Over the past few months, the owners of Julia’s on Broadway spent hours discussing what Julia’s could gain — or lose — by leaving Capitol Hill.
The “queen of the brunch drag show” opened just 14 years ago at the corner of Broadway and E Thomas, but the neighborhood that inspired the bar / restaurant / performance space rapidly changed.
So much so that owners Karsten Betd and Eladio Preciado began to think if Julia’s was going to continue to draw a straighter, out-of-town crowd, why not go all in and move downtown?
“With the gay area not being here like it was back in the day, Julia’s changed to a majority of business (being) straight people,” said recently hired manager Michael Sullivan.
Ultimately, the owners decided to stay and invest their resources into remodeling their Broadway space. Now, Betd said he wants to focus on drawing those downtown tourists up the Hill for Julia’s shows.
With seven more years on the lease, work is now underway to significantly expand the performance space to make Julia’s a true dinner-theater business akin to The Triple Door. In the coming weeks, the distinctive neon Julia’s sign will be moved to make way for a “Le Faux Theater” sign — the name of Julia’s flagship show that features musical impersonators.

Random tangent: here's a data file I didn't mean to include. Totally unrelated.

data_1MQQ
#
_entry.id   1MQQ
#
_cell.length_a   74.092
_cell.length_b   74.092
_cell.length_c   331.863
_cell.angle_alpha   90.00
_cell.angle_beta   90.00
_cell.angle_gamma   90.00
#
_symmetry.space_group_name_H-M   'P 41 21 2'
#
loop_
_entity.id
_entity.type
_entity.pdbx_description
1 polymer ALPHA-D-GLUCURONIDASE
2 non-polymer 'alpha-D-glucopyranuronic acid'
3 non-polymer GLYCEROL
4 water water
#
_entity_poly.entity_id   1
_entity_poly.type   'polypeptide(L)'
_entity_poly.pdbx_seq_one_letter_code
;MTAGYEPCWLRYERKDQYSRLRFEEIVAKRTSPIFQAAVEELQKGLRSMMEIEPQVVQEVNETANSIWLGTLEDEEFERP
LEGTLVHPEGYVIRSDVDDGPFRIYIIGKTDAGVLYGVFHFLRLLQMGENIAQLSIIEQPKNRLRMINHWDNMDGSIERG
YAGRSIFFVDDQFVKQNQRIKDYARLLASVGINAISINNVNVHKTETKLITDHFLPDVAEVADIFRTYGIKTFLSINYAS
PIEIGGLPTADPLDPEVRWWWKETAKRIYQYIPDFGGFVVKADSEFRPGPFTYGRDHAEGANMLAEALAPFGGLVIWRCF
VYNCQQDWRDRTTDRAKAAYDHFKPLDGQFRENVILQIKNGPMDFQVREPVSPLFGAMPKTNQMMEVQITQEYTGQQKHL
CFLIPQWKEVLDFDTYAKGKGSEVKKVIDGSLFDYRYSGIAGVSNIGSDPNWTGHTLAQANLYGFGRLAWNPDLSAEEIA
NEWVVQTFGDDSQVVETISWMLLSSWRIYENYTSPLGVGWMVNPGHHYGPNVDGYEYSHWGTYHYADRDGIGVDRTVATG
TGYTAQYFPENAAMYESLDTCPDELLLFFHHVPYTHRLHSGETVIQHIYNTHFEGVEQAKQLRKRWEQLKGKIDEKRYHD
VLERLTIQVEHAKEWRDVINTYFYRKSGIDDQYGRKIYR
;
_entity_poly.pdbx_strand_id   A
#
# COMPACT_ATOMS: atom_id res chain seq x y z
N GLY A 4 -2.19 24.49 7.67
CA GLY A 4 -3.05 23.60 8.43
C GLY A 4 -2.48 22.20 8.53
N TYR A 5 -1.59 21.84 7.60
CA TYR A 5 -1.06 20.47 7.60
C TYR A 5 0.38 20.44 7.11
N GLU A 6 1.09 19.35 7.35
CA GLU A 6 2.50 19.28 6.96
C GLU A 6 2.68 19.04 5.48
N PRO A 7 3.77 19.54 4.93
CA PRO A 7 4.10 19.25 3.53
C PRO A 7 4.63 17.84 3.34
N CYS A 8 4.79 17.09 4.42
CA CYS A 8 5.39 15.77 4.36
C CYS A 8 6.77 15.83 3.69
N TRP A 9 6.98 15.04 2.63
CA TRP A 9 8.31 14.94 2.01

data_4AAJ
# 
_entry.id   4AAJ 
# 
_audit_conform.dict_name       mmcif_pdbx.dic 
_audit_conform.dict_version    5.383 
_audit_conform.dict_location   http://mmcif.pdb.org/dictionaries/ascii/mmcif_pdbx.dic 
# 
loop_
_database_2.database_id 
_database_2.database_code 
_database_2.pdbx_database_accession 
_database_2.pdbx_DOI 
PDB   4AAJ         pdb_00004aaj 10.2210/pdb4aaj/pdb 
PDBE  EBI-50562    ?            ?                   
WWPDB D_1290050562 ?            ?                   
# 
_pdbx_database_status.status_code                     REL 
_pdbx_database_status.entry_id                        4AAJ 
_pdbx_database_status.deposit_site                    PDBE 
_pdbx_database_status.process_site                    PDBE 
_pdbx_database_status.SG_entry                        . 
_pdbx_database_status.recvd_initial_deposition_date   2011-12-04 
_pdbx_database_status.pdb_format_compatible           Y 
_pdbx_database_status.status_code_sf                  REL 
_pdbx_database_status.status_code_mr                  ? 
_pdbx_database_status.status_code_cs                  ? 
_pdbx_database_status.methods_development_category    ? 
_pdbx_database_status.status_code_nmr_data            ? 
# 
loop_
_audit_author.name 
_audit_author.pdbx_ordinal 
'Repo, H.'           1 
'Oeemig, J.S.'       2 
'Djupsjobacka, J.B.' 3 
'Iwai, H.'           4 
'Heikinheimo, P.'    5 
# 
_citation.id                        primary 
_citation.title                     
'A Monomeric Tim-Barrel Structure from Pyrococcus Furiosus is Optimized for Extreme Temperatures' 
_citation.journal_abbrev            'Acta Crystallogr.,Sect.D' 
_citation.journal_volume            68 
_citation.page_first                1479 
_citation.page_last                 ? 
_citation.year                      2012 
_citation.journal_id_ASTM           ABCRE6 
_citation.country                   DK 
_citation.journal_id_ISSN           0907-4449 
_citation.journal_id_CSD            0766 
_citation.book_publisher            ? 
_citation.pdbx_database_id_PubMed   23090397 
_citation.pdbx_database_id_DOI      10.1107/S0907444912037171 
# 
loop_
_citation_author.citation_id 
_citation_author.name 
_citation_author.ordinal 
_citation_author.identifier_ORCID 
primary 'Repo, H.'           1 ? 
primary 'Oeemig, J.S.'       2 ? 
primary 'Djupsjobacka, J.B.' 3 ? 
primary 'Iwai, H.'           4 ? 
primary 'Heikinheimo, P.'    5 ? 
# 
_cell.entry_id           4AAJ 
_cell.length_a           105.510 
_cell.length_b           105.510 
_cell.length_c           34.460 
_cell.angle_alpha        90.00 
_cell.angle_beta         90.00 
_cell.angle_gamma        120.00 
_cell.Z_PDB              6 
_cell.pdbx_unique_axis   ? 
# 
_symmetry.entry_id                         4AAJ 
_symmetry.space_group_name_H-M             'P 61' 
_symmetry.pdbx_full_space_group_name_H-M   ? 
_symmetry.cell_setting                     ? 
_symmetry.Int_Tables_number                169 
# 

A new burlesque show will start up this spring and an additional Le Faux show will be added on Thursdays, Fridays, and Saturdays. Of course, the Sunday drag brunch will continue. The hope, Sullivan said, is to elevate Julia’s into something closer to a neighborhood icon — a place to experience the more gay, more transgressive side of Capitol Hill.
While Betd said the performance side of the business has grown substantially, the restaurant side has suffered in recent years. In response, the restaurant-only space will be reduced significantly and the menu will be pared down.
Betd said Seattle’s $15 minimum wage law was also factor in his decision to pull back on the restaurant side of the business. While he said he supports paying living wages, he had to lay off a sizable portion of his waitstaff to keep the business open.
“That’s the truth, no one wants to hear it,” he said. “As the minimum wage goes higher and we get less support in the restaurant, I’ll close the restaurant more.”
A lawsuit also looms against the business. A woman who claims to have broken her foot after tripping on Julia’s outdoor patio fence filed a lawsuit last year seeking an undisclosed amount of money.
But with seven years on their lease and a major investment in the space, Sullivan said Julia’s will march on to carry the banner of Capitol Hill’s old guard.
“The thing that really excites me the most about staying here is that we have a big interest in getting back into the community,” Sullivan said. “We want to make Julia’s the longstanding bar on Broadway that it should be.”